Home improvement

How Many Inches of Topsoil Do I Need for Grass?


When you start any landscaping project topsoil is a priority. It contains a lot of nutrients and allows seeds to germinate. If you want to turn your old barren lawn into a lush green patch quickly you can search for “landscape companies near me” and hire a professional. However, before you do that you need to figure out the amount of soil you need for the lawn. Let’s figure out how you can do that:

The Topsoil

  1. The importance of topsoil – If you’re new to gardening you may not be aware of the importance of topsoil. However, it is the most important layer of soil for growing plants. Topsoil has a favorable structure, water infiltration, and aeration to allow plants to develop healthy roots and grow to their full potential. It’s extremely vital for grass since it’s a water and nutrient-hungry plant that spreads shallow roots. 
  1. The amount of soil necessary for plant growth – Irrespective of the planting method you use, you’ll need a lot of topsoil for growing grass. Whether you use sod, plugs, or seeds the soil condition is a big factor that decides the health and growth of your new lawn. All the grass planting methods require at least 4 to 6 inches of topsoil to grow healthy. Depending on the soil condition of your yard, you may need to amend it with compost or other materials.  

Now that you know the necessary depth of topsoil for grass it’s easy to calculate the total amount of topsoil necessary for your lawn. You need to convert the depth measurement into feet. That means 6 inches of topsoil becomes half a foot of topsoil. You already know the length and breadth of your yard. Multiplying the length, breadth, and depth gives you a rough measure of the total volume of topsoil you need. 

You can even use online calculators to change the unit to cubic yards from cubic feet. However, make sure to account for waste and get more topsoil than the calculated amount. The depth of topsoil is measured after it has firmed and settled. You also need to source decent-quality topsoil for your lawn. Don’t get the unseeded topsoil that has gravel and other aggregates. That’s great for filling up holes in the yard, but not for grass. 

  1. Prepare the land – Now that you know about the amount of soil, you’ll need for your lawn it’s time to prepare the site. You need to grade the lawn so that you can keep water from flowing towards your home, garage, and other buildings on your property. You need to create an incline of around 1 to 4 percent. 

If you have a large property, you may need to use heavy equipment like bulldozers and tractors. However, if you have a relatively small yard, you can get it done with a shovel, rake, wheelbarrow, and plenty of elbow grease.  

After you grade the soil, spread a 4 to 6-inch layer of high-quality topsoil on the site. As mentioned above, the depth measurement doesn’t concern loose topsoil. It is the depth of spread topsoil after it has been firmed and settled on the graded land.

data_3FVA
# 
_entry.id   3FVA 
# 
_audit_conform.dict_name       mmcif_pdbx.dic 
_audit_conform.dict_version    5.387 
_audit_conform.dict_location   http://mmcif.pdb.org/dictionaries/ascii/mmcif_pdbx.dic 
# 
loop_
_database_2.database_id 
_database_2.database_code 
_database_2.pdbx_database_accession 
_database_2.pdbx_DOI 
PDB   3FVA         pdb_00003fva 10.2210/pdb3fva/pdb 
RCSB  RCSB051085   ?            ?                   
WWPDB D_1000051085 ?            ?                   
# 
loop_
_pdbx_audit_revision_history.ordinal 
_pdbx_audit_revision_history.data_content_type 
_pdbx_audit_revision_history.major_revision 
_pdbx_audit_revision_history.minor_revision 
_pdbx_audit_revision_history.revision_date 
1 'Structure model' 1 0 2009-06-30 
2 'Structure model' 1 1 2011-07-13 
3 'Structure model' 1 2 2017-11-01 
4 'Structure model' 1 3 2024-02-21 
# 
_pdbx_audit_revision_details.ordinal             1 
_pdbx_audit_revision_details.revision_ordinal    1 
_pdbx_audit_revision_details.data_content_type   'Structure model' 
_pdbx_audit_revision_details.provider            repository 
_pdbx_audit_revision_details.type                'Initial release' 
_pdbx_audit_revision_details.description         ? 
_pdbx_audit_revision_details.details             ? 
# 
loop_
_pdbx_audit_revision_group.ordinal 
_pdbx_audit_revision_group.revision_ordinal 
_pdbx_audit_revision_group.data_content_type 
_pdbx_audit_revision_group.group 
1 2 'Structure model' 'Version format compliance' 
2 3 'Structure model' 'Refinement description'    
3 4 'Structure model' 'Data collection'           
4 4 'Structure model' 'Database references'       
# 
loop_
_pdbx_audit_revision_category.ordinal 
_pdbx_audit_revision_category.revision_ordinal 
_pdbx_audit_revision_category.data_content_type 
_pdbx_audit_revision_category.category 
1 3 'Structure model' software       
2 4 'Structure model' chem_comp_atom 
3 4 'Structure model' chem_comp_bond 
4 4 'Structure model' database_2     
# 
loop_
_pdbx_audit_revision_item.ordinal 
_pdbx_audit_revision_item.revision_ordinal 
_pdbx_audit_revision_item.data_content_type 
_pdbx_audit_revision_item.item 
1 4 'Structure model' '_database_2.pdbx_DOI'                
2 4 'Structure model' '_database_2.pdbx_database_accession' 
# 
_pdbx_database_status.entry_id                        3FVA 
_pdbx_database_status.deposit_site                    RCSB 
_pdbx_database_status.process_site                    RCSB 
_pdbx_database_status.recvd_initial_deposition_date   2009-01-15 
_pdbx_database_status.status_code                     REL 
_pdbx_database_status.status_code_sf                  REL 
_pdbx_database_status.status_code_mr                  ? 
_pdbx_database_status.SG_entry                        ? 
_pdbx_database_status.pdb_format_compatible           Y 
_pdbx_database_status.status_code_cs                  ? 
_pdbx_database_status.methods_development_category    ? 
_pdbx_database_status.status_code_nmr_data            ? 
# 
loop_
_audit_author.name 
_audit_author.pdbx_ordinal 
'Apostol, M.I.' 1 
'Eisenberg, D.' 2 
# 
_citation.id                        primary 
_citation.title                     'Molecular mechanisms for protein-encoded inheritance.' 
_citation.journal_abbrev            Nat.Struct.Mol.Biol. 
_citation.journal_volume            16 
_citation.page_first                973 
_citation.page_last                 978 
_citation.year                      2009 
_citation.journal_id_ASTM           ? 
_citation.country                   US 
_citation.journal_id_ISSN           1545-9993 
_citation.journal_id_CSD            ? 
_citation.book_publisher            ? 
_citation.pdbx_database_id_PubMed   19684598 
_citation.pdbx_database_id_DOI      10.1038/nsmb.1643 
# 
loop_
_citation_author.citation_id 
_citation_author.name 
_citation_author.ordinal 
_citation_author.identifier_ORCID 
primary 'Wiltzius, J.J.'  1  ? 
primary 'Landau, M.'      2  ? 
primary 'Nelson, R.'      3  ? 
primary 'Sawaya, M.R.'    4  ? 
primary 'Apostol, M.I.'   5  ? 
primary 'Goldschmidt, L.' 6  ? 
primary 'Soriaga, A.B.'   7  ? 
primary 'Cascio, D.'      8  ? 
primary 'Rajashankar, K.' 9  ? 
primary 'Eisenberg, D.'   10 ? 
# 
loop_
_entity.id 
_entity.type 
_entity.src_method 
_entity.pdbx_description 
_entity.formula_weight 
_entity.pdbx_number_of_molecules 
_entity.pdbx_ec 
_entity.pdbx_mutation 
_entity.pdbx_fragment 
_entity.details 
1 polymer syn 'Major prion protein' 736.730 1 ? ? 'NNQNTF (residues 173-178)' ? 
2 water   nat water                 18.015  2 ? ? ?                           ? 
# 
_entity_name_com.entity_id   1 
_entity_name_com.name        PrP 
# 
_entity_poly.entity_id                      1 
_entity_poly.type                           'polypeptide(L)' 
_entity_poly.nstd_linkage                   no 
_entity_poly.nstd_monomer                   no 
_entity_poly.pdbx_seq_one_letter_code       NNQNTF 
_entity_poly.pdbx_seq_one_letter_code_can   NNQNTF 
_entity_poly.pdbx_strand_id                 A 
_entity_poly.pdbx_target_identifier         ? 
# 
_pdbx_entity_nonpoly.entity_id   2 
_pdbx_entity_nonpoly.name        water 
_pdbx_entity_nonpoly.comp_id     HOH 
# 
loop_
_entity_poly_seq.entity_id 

1. Improve the soil – You can never get the perfect topsoil for your needs. However, you can amend it according to your requirements. For instance, if you have a high concentration of sand or clay in your topsoil, you can add nutrient-rich organic matter to improve it. This doesn’t just increase the nutrient content of the soil. It also improves the soil structure and improves drainage, water infiltration, and makes it less susceptible to soil compaction. 

When you amend the soil to improve drainage and water retention you won’t need to waste hundreds of extra gallons of water on irrigation. To amend the soil, you can get compost or peat moss. Both are high-quality organic matter. Spread a two-inch-thick layer of organic matter over the 4 or 6 inches of topsoil and work it into the soil with a rototiller. 

You can also get the soil tested by a local soil-testing laboratory to figure out if it needs more amendments like potassium, phosphorus, and lime to rid the soil of nutrient deficiency and change its acidity. 

  1. Seed your lawn – After you prepare the topsoil, seeding is the most cost-effective way of growing a healthy and lush patch of green. However, the grass type differs depending on the time of the year. For instance, if it’s late August or September it’s best for cool-season grass. On the other hand, the summer months of May, June, and July are best for warm-season grass. 

You need to distribute the seeds evenly on the soil with a lawn spreader. This kind of convenient machine distributes one half of the seeds in one direction and another half in the opposite direction. After the seeds are spread, grab a handbrake and work the seeds into a quarter-inch depth of the soil. 

After the lawn surface gets rolled, you need to mulch it with one bale of straw for every 1000 square feet. You’ll also need to water the lawn several times throughout the day to keep the soil nice and moist till the seeds are germinated. 

  1. Sod planting – Unlike seeding, sod is an expensive way to grow a lawn. However, it’s also much faster and works best for warm-season grass. Water the topsoil and lay the sod over it. After that, you need to spray the sod and soil with water and keep them wet till the sod is put in place. After that lay the sod plugs half an inch apart and you should see grass growing in between them very soon.   


Now that you know about the depth of topsoil necessary for grass you can easily buy the right amount and prepare your land to grow a lush green patch. Otherwise, you can search for “landscape companies near me” and hire a professional to do it for you.

Similar Posts